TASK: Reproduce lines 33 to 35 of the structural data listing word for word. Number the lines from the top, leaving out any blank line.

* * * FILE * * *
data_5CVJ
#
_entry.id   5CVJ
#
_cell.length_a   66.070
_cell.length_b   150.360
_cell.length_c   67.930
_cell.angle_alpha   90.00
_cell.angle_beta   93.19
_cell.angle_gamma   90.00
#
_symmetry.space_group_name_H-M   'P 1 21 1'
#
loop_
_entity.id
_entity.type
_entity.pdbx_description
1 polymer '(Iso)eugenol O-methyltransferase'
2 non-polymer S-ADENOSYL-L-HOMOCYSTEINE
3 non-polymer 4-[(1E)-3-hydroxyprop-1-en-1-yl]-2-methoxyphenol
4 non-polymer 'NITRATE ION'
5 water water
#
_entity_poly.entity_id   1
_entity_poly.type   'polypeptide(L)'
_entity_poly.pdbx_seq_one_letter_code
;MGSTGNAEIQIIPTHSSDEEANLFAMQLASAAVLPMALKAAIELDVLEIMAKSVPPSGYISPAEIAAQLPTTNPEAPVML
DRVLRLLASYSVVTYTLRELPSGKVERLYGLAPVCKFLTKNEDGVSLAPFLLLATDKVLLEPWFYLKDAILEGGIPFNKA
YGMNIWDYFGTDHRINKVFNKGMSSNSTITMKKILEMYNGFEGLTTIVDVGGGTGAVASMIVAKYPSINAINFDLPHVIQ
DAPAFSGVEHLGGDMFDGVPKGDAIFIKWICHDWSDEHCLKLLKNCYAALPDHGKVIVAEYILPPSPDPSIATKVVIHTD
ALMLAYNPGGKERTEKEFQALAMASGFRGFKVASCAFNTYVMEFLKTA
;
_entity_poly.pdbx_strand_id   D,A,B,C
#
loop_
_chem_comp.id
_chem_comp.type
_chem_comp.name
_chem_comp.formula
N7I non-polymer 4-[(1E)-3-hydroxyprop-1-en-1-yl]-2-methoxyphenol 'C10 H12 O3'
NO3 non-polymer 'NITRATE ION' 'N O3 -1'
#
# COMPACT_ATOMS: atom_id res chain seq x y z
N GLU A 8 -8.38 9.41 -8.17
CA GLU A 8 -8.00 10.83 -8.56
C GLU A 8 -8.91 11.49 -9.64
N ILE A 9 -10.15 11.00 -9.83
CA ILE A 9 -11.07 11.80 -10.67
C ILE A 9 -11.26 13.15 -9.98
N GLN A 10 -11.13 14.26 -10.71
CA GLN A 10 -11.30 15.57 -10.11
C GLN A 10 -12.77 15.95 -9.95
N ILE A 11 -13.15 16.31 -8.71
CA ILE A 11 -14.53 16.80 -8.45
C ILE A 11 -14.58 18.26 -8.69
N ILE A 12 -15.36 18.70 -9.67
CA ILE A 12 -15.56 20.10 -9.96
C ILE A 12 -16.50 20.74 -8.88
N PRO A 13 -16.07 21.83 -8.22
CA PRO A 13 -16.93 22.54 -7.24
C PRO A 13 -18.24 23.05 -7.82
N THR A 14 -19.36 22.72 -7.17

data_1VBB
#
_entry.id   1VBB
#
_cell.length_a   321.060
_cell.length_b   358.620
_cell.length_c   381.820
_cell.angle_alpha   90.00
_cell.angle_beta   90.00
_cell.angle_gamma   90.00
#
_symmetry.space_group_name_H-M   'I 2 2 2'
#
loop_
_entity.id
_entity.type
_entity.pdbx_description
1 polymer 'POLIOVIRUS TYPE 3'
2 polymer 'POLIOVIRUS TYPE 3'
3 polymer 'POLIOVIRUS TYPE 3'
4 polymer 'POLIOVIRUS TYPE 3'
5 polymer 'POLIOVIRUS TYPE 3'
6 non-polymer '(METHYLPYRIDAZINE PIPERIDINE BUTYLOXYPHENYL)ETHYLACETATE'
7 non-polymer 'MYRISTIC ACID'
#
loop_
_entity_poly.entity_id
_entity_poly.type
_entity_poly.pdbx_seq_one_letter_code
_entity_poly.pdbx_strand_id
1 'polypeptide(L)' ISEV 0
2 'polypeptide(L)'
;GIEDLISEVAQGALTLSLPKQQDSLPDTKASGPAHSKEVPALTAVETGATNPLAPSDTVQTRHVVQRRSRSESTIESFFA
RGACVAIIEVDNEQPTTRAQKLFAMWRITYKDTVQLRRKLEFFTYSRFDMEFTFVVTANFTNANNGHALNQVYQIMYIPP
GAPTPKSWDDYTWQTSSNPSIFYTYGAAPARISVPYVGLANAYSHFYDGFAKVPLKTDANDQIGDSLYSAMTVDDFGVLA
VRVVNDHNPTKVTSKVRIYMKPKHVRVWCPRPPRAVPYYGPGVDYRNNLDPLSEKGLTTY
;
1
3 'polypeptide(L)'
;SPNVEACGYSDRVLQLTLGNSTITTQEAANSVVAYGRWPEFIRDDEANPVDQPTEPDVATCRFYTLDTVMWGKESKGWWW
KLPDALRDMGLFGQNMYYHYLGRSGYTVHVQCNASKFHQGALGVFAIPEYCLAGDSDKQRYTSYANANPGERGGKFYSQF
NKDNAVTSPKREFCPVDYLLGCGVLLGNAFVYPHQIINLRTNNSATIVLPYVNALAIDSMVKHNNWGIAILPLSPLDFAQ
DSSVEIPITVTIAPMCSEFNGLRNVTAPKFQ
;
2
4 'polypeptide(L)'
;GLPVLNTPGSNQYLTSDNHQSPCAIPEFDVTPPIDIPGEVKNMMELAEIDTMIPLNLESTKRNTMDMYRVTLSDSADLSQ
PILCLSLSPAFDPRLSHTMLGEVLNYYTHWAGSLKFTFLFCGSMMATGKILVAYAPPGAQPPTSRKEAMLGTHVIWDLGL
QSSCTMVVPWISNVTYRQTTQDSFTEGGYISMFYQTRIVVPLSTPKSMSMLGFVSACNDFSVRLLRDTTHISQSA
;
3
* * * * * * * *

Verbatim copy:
_entity_poly.pdbx_strand_id   D,A,B,C
#
loop_